10 Rookie Lessons: Silicon Valley Sprint Triathlon, Part 2

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Sure, your first triathlon is bound to be exciting. But with anything “first,” you’re also guaranteed at least one Oops moment — or, in my case, 10.

I completed my first tri – the Silicon Valley Sprint Triathlon – together with my husband (who decided to register on a whim, while I was picking up my packet the day before the race). So here you have a run-down of the tri-als and tri-bulations of not just one, but two clueless rookies. Enjoy!

The Swim

SVST takes place at UVAS Reservoir in Morgan Hill, Calif. The half-mile swim goes around a piece of land, so you go in on one side of the reservoir and exit at another:The water temperature this year was 63 degrees, and even though several fearless souls braved the water in swimsuits, I was definitely glad to have rented a full-size wetsuit for the event. However:

Lesson 1: This shouldn’t be your first time ever swimming in a wetsuit.
My husband rented one the day before, then promptly stashed it away for the night. Next morning, he squeezed himself in and headed in for his wave start — only to realize the suit is way too tight in the chest and he couldn’t breathe. For the entire distance, he had to alternate breaststroke and swimming on his back. It was slow, not to mention very tiring and not in the least pleasant (I paraphrase for my family audience).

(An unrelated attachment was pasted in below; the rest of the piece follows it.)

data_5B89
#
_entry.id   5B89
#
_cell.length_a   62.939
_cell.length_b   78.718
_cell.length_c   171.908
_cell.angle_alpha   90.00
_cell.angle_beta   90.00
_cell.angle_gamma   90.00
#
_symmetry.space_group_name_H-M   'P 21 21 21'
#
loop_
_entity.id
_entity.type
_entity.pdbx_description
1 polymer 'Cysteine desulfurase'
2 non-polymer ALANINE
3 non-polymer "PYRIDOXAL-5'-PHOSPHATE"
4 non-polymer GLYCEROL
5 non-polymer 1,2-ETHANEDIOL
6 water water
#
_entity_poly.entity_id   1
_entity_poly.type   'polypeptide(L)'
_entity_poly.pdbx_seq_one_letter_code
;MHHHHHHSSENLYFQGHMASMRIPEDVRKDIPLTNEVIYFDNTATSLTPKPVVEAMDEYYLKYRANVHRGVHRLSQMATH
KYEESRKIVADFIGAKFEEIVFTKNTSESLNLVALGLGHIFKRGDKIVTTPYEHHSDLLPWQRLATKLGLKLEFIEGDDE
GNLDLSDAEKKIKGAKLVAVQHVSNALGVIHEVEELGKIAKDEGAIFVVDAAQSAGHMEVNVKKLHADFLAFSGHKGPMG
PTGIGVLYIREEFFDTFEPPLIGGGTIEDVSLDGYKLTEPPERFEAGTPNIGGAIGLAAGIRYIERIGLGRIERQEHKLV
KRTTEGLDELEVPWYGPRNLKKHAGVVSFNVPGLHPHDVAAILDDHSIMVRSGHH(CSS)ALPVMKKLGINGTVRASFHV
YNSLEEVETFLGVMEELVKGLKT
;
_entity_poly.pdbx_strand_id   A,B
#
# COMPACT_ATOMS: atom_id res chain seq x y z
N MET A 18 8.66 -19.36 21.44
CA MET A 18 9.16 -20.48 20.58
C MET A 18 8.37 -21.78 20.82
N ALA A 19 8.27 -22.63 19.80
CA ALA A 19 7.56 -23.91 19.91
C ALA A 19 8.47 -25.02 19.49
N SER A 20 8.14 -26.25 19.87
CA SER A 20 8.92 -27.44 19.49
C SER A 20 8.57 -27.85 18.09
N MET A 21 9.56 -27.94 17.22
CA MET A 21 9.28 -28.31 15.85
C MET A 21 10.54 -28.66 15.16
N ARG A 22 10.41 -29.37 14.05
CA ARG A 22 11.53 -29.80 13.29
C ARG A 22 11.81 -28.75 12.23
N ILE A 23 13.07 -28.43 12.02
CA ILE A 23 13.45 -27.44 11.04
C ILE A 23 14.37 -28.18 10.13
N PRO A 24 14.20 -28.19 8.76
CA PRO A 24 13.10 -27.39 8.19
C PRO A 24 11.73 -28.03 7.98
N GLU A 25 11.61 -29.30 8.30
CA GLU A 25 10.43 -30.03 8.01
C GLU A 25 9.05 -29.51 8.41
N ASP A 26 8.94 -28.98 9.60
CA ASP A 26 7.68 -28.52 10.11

Lesson 2: This shouldn’t be your first time ever swimming in open water (leisurely childhood swims in lakes and seas don’t count).
I did test my wetsuit a few days before the event… in a swimming pool. That is nothing like swimming in open water, no matter how much I’d practiced “sighting” – getting in the habit of looking up to make sure I’m going the right direction. I wasn’t. The current kept pushing me out, so I had to make multiple turns to go back in and hug the shore. This was hardly efficient. Many people said they enjoyed the swim portion of the event, but for me, there was just too much “newness” to relax and get into a rhythm.

Lesson 3: Disorientation is real coming out of the water; make sure your transition area is well marked so you can find it easily.
Thankfully, my team members had picked our transition racks wisely — the first one you see coming out of the swim — and marked the area with balloons. Thumbs up for the well-prepared!

Lesson 4: You think you can swim, but those 5:30 a.m. swim lessons ain’t for nothing!
Even though I had a good swim (I didn’t drown!), I have much work to do in the pool to get ready for my next event.

Swim time: 21:24
Transition: 2:53

The Bike

A 16-mile out and back route, the bike course of SVST is plenty hilly: On the positive side, we test-rode the course once a couple of weeks ago, so I knew what to expect. That helped a lot! On the not so positive side:

Lesson 5: Learn to drink and eat while riding your bike.